Jim Railton is an auctioneer. He was given a lot to sell – a little wooden cabinet with some 19th century eggs in it. It was valued at £30. He put it up for sale.

He was arrested and treated like a criminal – he is now charged with two offences relating to the sale of bird eggs under the Wildlife and Countryside Act 1981 (an Act some 90 years younger than the eggs…). As Jim says,

"in retrospect, we should have just smashed the eggs. They are antique birds eggs, and all of common species, and had old paper copperplate hand-written labels on them.  It was a little oak chest, which we judged to be circa 1900.

We sell butterflies, shells, taxidermy – in fact just the type of things that come from people’s attics.  To be arrested for offering to sell this little chest seems absurd, and a complete waste of police time.  They have interviewed me twice, taken my fingerprints, swabbed me for DNA, had RSPB specialist inspectors visit Berwick to look at the eggs…"

Name and shame time – ridiculous attitude from the RSPB, who aggressively pursued this and caused the prosecution to come about. Even worse from Northumbria Police, who really ought to know better. Let's presume for a moment that they were right that this is an issue (which, of course, it's not, but play along…) – consider all the steps they could have taken before getting to this stage: (a) a friendly telephone call pointing out he'd unintentionally breached this rule; (b) a letter setting out a warning; (c) an in-person visit from a constable (we're already in OTT territory); (d) forbidding the sale; (e) summoning him for interview. But no; our masters really want to get this guy – because he's a law-abiding normal person who has strayed over a line – i.e. the favourite target for the authorities in modern Britain.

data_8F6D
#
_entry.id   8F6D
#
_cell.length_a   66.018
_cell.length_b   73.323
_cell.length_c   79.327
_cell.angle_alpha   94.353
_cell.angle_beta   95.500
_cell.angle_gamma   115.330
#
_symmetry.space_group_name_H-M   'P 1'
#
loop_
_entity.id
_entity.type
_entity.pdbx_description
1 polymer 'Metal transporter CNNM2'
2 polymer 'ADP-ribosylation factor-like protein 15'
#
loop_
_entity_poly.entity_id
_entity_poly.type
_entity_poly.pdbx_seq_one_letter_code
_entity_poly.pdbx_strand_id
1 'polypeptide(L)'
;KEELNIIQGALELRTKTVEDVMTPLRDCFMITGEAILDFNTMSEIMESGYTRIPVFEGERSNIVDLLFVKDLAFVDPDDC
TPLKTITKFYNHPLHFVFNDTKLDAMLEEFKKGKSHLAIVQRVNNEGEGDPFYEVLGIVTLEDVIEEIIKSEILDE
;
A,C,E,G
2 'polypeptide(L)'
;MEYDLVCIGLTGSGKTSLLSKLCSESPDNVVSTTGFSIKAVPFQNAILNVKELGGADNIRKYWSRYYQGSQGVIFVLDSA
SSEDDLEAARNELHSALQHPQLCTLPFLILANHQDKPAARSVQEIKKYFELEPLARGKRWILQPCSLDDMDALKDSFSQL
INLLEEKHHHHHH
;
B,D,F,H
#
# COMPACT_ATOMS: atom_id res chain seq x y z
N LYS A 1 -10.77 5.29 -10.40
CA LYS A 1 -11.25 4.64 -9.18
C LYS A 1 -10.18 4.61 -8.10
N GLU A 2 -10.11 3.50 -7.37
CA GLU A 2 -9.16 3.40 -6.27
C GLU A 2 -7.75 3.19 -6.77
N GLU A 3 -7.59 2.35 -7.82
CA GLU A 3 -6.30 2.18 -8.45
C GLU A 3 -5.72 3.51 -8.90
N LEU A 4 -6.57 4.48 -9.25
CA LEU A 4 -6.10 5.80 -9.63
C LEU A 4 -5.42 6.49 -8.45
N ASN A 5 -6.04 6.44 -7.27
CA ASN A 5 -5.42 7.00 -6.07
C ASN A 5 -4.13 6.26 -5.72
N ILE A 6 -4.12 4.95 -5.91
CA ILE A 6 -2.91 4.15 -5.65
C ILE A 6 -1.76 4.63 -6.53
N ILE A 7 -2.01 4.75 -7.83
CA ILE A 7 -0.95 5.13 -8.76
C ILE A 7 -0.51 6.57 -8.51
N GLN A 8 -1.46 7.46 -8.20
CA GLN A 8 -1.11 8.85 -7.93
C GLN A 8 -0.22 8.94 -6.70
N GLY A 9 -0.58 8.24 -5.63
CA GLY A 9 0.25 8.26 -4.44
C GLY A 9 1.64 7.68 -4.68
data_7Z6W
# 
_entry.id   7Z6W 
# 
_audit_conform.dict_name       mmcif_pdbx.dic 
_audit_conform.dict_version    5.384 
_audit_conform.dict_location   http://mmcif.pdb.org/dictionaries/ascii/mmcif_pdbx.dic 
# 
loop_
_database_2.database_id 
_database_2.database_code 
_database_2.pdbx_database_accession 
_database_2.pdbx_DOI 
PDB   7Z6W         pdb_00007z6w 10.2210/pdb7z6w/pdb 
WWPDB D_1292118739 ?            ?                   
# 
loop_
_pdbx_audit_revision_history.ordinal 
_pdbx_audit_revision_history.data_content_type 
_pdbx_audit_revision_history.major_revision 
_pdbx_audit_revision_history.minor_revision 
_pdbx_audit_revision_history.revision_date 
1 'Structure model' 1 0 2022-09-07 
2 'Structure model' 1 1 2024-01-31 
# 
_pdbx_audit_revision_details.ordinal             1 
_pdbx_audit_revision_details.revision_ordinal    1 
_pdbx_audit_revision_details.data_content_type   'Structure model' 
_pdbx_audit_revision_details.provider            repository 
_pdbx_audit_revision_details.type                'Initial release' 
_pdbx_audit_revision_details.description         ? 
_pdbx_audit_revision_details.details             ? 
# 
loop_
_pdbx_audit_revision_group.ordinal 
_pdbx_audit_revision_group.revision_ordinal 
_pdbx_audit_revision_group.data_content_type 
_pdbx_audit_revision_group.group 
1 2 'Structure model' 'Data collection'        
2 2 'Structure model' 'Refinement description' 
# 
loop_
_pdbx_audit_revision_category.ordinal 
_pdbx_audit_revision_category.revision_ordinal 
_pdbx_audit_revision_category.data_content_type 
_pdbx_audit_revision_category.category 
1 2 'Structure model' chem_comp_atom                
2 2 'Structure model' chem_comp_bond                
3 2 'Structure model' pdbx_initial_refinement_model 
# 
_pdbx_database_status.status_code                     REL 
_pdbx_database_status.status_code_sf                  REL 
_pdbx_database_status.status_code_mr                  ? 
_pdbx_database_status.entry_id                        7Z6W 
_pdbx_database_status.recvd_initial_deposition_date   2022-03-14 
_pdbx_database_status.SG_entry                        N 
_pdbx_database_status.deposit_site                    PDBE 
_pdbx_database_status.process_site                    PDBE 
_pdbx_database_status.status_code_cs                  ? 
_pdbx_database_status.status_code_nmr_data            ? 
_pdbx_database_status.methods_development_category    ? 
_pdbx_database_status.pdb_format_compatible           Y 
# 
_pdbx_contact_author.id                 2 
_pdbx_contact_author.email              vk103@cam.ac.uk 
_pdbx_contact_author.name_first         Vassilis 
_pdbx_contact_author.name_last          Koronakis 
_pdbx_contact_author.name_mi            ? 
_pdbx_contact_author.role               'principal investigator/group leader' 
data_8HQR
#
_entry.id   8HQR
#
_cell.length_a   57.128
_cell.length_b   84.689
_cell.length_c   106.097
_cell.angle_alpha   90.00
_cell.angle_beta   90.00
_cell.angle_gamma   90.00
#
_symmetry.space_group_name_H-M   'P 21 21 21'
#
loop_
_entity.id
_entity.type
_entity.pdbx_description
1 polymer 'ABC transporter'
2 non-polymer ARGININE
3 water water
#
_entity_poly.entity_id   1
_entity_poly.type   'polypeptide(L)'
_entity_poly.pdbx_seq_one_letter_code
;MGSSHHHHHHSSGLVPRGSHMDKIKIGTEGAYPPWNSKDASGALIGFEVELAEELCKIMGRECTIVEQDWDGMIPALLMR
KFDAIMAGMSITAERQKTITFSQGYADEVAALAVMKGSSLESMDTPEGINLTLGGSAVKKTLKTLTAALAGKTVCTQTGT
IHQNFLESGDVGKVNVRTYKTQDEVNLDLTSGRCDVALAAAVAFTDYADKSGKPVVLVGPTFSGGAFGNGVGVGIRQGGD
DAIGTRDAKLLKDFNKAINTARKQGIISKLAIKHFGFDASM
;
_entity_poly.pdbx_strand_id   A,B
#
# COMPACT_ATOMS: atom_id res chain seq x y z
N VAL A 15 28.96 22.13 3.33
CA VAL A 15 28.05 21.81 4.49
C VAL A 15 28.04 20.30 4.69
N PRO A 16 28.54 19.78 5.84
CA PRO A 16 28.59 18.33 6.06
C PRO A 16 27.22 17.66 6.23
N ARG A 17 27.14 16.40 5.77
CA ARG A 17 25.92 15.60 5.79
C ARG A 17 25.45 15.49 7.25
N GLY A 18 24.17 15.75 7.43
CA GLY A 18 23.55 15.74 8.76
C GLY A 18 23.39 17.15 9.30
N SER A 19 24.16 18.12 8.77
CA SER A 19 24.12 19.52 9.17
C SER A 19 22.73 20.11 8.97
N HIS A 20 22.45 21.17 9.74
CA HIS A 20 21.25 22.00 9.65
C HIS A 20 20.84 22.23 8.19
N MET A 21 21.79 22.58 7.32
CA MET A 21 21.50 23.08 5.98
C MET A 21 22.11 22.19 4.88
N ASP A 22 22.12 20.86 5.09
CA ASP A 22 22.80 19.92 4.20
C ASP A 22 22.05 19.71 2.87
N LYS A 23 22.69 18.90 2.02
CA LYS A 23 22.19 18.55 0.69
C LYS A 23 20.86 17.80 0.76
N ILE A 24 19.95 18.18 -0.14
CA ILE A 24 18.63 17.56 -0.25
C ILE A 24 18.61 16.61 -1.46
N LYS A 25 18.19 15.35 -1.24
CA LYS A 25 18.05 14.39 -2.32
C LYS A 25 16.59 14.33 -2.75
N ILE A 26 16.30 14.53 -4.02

Cabinet and eggs In the circumstances, Jim is understandably having a think about what to do next – get it all over with, or fight these ridiculous charges. Big Brother Watch has talked with him about assisting him in this unpleasantness which is of course disrupting his business and personal life; we begin by letting you know about it and calling for your help. For starters, you might like to visit their website and, if in the neighbourhood, support the business…